Several prognostic factors such as microRNA (mir-24-3p) in the metastasis process of breast cancer and the expression of androgen receptors in triple-negative breast cancer are being explored recently 14, 15. Griffith et al. recently reported the prognostic effect of somatic mutation in ER-positive breast cancers and emphasized on the TP53, NF1, PIK3CA, and PIK3R1 genes as the prognostic drivers irrespective of the clinical variables accounted for a particular case 16. These sophisticated tests are unfortunately not feasible in rural settings. The degree of correlation with hormonal receptor status, which is rather freely feasible even in remote areas may suggest a critical amendment in the present treatment regime. With this objective, we have attempted to focus on the correlation of these factors in women less than 45 years of age with respect to hormone receptor status (ER/PR). In this study, the correlation of hormone receptor status (ER/PR) with lymph node status and histopathological grading and staging of breast cancer was investigated for the patients under 45 years of age.

2. Materials and Methods

The present study on the hormone receptor status and its correlation with age and important prognostic factors was carried out in the Department of Surgery, (MGIMS, Sevagram, India) from May 2012 to June 2014.

2.1. Inclusion and Exclusion Criteria

All women of all age groups with breast cancer and who have undergone a unilateral mastectomy were included in the study. Patients who received neoadjuvant chemotherapy were not considered in this study.

The patients who did not undergo mastectomy or had undergone a bilateral mastectomy and received neo-adjuvant as part of their chemotherapy were excluded from the study.

2.2. Diagnostic Investigations and Data Collection

All subjects who were part of the study underwent detailed physical and clinical examination and relevant information about them was collected and tabulated. Information on patient’s general health history, past disease history, family history, obstetric history, general and routine physical and clinical examination of lump, specific and local inspection, estimation of palpation, regional information on the lump was collected for each patient. Imaging techniques were made part of the investigation. FNAC report, histopathology report, tumor grade, axillary lymph node status was considered, and stage of the disease was determined using standard TNM staging process. In addition, ER/PR status, primary treatment condition, adjuvant therapy-related information, presence of any further complications due to surgery or chemotherapeutic treatment, and histopathological reports were also observed and documented for this analysis. Documentation of each parameter was done using a detailed proforma. The standard TNM classification system rendered by the International Union against Cancer (UICC), was adapted to determine the stages of cancer in considered patients.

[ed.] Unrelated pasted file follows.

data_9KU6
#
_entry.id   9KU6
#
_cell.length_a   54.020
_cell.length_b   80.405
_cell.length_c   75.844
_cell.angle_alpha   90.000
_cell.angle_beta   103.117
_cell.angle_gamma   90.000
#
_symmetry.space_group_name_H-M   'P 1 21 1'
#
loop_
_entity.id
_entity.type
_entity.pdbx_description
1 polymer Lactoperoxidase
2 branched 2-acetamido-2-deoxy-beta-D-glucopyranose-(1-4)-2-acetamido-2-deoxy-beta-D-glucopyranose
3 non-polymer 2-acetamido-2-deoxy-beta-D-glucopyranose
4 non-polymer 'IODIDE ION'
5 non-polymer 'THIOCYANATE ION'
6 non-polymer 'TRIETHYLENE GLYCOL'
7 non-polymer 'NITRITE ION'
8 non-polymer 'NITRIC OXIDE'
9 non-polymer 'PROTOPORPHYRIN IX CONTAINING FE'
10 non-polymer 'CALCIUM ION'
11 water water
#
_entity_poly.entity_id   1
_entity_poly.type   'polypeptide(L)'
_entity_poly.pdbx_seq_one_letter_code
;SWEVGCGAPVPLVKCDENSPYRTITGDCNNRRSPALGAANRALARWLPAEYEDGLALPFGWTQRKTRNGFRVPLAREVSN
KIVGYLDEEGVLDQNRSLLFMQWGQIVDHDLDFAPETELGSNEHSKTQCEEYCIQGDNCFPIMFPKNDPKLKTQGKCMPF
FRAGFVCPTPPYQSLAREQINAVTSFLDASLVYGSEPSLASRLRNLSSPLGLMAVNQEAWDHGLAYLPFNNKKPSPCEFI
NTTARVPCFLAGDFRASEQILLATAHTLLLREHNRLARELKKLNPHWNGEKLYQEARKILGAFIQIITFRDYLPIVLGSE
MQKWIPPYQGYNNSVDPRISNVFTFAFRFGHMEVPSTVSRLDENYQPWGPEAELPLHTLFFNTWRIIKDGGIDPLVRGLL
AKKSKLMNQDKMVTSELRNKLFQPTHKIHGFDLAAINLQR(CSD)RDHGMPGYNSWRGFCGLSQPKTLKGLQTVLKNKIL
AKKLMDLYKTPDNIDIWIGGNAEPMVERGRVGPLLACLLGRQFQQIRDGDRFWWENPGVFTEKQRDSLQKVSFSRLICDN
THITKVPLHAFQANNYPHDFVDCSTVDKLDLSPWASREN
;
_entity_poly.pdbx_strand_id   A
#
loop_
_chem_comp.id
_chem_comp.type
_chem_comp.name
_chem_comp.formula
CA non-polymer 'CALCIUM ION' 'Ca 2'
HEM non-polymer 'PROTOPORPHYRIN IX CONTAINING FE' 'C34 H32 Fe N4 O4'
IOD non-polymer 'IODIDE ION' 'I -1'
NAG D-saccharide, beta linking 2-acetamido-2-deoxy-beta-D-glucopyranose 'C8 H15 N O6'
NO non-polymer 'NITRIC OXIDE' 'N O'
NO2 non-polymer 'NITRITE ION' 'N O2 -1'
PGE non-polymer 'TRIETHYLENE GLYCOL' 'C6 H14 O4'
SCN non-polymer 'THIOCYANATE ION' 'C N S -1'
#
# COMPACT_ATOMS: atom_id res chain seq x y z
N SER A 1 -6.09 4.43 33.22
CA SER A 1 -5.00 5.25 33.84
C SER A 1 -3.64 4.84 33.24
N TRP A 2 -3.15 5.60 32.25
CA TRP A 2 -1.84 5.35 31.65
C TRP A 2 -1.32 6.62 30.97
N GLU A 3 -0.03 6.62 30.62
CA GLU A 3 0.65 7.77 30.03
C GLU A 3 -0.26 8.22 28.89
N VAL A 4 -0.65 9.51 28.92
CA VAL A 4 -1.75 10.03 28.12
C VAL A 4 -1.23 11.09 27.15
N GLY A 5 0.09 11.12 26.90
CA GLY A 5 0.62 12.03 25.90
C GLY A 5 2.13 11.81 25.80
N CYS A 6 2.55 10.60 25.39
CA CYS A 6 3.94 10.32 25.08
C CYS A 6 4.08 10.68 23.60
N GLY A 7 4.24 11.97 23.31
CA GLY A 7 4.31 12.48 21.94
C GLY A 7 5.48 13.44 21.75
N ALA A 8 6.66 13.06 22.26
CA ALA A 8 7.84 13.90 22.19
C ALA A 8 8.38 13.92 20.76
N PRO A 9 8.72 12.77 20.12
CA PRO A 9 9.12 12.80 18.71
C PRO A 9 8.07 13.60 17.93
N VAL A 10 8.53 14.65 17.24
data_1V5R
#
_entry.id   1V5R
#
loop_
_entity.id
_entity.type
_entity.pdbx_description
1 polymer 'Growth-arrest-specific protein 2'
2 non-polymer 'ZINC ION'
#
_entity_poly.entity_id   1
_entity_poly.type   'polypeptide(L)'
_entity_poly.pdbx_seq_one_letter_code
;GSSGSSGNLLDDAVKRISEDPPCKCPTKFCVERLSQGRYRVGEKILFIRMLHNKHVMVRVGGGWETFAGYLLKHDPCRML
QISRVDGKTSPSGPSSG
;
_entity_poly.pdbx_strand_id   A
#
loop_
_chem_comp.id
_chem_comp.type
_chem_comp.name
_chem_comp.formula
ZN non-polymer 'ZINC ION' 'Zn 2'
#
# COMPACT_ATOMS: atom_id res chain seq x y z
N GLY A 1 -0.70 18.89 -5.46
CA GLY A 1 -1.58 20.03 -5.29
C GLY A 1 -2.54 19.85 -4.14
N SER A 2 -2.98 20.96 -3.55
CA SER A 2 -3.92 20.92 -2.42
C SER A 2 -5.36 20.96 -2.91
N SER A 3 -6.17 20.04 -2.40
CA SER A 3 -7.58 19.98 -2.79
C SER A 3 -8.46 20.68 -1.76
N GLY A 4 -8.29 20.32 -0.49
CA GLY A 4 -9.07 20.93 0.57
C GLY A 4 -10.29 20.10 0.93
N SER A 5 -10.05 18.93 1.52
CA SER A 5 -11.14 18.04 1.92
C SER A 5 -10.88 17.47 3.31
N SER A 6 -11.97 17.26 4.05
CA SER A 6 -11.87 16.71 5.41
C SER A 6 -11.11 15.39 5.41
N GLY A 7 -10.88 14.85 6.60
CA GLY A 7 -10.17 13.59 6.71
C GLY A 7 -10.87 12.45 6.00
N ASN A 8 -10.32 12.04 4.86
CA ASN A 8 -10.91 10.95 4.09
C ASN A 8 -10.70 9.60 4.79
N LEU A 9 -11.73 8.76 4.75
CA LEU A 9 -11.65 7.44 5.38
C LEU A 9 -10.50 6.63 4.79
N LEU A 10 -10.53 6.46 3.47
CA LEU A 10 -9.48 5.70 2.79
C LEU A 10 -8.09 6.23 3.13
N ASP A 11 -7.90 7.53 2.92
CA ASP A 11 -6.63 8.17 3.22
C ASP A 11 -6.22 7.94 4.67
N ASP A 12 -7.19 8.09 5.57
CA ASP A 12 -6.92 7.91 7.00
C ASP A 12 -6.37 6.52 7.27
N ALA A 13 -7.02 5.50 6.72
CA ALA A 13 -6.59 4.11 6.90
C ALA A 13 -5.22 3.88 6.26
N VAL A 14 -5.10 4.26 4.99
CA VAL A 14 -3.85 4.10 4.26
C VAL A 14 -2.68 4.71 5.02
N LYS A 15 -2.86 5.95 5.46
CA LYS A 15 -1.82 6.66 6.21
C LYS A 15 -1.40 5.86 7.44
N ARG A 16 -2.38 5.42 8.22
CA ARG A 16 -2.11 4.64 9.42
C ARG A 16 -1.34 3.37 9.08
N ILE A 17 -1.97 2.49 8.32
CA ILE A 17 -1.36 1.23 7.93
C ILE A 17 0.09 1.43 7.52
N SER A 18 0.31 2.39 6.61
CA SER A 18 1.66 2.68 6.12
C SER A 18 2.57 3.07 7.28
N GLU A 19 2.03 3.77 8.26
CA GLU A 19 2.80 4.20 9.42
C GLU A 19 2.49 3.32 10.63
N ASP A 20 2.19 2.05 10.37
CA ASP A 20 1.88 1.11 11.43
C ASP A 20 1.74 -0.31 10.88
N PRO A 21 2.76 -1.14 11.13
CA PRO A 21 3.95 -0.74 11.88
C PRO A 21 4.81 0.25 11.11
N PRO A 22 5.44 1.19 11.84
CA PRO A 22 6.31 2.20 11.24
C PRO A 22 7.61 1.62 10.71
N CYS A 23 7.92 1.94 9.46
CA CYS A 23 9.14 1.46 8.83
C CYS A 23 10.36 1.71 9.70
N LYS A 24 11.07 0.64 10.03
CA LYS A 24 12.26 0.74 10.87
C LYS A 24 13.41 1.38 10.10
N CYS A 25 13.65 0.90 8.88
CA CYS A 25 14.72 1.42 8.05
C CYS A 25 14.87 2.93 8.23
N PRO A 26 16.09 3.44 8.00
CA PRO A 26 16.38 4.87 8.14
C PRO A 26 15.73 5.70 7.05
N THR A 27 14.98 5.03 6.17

Routine pre-operative investigations were performed. Metastatic work-up was done where necessary. All the patients were subjected to surgery and further chemotherapy, radiotherapy-based treatment, or hormonal therapy depending on the individually determined treatment regime. Detailed histopathological diagnosis along with receptor status was conducted based on the obtained biopsy report. Obtained records were tabulated and analyzed for statistical and clinical significance. Patients were followed up as per the protocol of three-monthly clinical examinations and radiological tests along with metastatic work up yearly.